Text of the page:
Sandy Newsome, a Cody Republican, recently announced she plans to run again for House District 24 — a seat currently held by Rep. Scott Court, R-Cody.
That means the coming Aug. 21 Republican primary election feature a rematch of the 2016 general election, where Court defeated Newsome and a Democratic candidate.
“I continue to think that I can do a good job,” Newsome said of her decision to run again. “I continue to think that I could be valuable in representing House District 24.”
She specifically cited her experience in tourism, having served on the Park County Travel Council for a couple decades and on the Wyoming Tourism Board from 2011 to 2017.
Newsome noted that the district includes not only the west part of the City of Cody, Wapiti and the North and South Fork areas, but also the northern half of Yellowstone National Park — a major destination for visitors.
“The tourism piece is a big deal,” Newsome said, adding that it’s “something that’s near and dear to my heart.”
Newsome and her husband, Bob, own several retail properties in Cody. They jointly owned Sunlight Sports from 1989 until its sale in 2010.
Beyond her tourism-related service, Newsome also serves on the Wyoming Commission on Judicial Conduct and Ethics, the board of the economic development group Forward Cody and is treasurer of the Park County Republican Women.
Court hasn’t announced whether he’ll seek a second term in office.
“I haven’t even thought about re-election,” he said in a recent email.
Court noted he has until the end of the filing period on June 1 to make a decision and “if I decide to run, I don’t care if I have opposition or not,” he said.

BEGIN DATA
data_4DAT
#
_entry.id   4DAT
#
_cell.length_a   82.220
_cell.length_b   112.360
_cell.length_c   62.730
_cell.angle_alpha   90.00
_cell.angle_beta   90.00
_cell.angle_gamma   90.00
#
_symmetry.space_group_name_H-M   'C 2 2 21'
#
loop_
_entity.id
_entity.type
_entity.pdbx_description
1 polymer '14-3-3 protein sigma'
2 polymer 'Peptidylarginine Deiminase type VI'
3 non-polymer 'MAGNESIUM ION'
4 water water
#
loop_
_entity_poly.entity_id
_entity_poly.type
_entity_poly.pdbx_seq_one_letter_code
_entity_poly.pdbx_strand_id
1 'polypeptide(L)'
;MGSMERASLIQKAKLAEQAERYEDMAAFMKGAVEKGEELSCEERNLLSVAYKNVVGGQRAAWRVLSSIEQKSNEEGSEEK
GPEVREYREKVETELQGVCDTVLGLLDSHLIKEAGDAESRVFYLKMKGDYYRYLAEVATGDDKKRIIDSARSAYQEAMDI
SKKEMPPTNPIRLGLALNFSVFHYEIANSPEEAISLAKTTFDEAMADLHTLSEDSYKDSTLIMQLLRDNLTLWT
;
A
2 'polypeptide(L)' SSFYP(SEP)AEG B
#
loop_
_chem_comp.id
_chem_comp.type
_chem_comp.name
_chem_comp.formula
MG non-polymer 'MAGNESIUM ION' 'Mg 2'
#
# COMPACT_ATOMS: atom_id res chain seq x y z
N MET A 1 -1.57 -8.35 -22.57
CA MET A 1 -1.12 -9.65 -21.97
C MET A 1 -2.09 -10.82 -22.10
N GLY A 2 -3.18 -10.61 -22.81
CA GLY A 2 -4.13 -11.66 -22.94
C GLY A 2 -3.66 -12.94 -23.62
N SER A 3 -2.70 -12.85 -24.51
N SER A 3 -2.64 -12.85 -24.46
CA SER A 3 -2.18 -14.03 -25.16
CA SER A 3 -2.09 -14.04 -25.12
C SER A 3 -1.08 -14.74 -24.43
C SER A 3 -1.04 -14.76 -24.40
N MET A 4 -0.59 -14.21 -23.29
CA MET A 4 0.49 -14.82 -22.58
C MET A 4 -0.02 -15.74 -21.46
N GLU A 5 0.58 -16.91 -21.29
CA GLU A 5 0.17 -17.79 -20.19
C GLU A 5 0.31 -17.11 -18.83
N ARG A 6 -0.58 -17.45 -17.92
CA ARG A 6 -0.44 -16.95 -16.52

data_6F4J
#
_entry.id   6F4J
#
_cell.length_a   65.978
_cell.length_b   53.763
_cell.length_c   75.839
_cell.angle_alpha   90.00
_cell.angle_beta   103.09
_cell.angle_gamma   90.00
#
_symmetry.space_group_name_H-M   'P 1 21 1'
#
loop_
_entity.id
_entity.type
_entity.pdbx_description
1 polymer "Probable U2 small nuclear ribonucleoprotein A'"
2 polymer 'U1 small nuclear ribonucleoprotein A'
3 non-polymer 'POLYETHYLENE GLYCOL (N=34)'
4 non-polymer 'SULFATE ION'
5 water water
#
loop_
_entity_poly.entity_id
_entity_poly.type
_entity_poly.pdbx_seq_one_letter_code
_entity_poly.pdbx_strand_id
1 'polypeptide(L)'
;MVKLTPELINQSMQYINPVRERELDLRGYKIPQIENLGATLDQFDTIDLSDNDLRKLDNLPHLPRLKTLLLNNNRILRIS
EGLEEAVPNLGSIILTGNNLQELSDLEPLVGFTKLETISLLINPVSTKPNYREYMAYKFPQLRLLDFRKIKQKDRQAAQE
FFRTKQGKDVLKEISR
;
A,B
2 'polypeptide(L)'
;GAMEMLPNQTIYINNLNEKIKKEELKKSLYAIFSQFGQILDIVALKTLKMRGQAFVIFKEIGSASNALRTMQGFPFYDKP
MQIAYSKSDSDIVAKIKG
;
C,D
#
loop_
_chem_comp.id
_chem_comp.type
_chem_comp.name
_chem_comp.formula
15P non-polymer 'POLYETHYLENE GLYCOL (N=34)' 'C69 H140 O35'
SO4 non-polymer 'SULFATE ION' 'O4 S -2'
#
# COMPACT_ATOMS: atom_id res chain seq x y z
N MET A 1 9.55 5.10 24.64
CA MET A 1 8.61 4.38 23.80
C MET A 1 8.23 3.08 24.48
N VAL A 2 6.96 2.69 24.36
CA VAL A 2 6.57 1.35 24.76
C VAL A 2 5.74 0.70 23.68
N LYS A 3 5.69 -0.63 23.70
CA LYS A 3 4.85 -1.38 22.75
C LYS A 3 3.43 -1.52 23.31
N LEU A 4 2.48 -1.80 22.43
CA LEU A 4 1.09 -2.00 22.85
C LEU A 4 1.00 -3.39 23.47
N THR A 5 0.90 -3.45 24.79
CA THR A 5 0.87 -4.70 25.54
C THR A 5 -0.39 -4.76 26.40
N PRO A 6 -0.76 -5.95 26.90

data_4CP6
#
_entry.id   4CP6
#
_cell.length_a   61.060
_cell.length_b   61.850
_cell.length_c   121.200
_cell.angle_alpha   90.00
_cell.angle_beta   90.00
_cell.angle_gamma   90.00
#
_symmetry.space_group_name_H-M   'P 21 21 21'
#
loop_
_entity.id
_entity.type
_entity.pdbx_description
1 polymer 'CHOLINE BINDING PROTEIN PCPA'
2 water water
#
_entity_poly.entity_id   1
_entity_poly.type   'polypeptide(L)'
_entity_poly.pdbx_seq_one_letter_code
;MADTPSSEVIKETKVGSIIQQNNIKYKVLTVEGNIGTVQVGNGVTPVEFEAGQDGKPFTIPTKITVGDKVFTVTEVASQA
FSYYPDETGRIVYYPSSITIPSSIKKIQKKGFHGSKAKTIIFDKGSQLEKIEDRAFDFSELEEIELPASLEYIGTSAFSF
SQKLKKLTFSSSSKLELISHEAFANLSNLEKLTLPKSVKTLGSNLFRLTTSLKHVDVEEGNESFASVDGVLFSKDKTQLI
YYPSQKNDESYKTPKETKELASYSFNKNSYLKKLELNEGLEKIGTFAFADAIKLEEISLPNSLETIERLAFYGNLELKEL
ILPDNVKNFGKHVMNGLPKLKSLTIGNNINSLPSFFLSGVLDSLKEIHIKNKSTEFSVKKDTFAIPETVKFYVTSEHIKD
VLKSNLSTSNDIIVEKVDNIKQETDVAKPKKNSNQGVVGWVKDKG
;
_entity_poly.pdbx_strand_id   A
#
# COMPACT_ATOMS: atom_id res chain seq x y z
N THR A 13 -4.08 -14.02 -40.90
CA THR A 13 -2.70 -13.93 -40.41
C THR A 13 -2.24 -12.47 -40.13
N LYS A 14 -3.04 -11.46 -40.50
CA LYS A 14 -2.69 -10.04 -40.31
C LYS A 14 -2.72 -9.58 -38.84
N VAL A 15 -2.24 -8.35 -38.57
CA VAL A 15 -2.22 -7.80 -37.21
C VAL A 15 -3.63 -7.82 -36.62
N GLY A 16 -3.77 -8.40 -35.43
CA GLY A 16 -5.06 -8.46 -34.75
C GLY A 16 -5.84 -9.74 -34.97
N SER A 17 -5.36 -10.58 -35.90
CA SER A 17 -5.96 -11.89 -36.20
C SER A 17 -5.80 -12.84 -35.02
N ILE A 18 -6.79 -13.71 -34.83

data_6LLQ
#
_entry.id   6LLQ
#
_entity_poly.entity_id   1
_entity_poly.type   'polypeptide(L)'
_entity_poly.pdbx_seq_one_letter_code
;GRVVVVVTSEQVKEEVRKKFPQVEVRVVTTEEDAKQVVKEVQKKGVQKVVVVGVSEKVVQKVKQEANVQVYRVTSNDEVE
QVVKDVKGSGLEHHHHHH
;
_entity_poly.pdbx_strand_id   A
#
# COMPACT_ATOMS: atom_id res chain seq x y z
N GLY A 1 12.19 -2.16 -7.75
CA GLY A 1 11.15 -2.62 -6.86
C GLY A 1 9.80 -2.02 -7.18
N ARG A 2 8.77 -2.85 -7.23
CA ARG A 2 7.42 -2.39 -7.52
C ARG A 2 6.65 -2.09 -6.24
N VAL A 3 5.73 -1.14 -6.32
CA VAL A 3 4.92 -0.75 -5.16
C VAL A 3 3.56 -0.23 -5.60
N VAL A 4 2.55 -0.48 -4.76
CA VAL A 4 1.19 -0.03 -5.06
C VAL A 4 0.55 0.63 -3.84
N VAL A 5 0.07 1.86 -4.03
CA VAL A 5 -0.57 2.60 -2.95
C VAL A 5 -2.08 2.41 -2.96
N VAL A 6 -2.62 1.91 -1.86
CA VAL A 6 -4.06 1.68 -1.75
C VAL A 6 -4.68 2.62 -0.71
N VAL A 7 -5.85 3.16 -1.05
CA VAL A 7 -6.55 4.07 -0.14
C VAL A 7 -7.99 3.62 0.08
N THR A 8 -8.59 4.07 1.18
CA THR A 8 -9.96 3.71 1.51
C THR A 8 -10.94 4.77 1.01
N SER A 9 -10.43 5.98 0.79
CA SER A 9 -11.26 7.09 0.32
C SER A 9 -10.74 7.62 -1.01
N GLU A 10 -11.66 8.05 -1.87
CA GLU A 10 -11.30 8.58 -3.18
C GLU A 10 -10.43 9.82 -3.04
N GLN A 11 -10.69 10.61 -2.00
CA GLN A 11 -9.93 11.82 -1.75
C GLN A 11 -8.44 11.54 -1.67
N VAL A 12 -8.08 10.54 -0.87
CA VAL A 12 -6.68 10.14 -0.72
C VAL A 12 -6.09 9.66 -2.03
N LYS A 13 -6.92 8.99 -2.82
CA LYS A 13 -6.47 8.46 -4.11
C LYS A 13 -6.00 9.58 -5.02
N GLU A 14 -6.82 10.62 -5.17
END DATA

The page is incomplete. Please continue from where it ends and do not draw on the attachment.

The freshman lawmaker said he has confidence in his legislative experience, his Cody roots and his past work and education. That includes two years at Northwest College and a master’s degree from the University of Wyoming plus past work as an auditor for the state government and in human resources for Lowe’s in Cheyenne. He currently works as a gallery guard at the Buffalo Bill Center of the West.
Court said he has one of the most conservative voting records in the Legislature and had perfect attendance this past budget session. He called the session “great” and productive.
“I voted on bills that will help Cody, Powell and this area,” he added.
Asked for her thoughts on Court’s performance over the past two years, Newsome said that’s not what her campaign is about.
“I’m not going to say anything bad about Scott [Court]. He went and he served and I’m not just going to comment on any of my feelings about his service,” she said. “I’m running because I think I can do a good job.”
Newsome has long been registered as a Republican, but — because she didn’t join the race until after the filing deadline for partisan candidates — she ran as an independent candidate in 2016.
Newsome decided to run in August 2016 after then-Rep. Sam Krone, R-Cody, was charged with embezzling money from the Park County Bar Association.
Court, who declared his candidacy during the filing period in May 2016, defeated Krone in a landslide in the August primary. He then picked up 2,254 votes to trump Newsome (1,421 votes) and Democrat Paul Fees (1,196) in November’s general election.
Although she came up short, “I was very encouraged that I got that many votes kind of getting in later in the game,” Newsome said. “But this time I’ll run as a Republican — which has been my affiliation for the last 35 years — so I think that’s one of the keys to winning here.”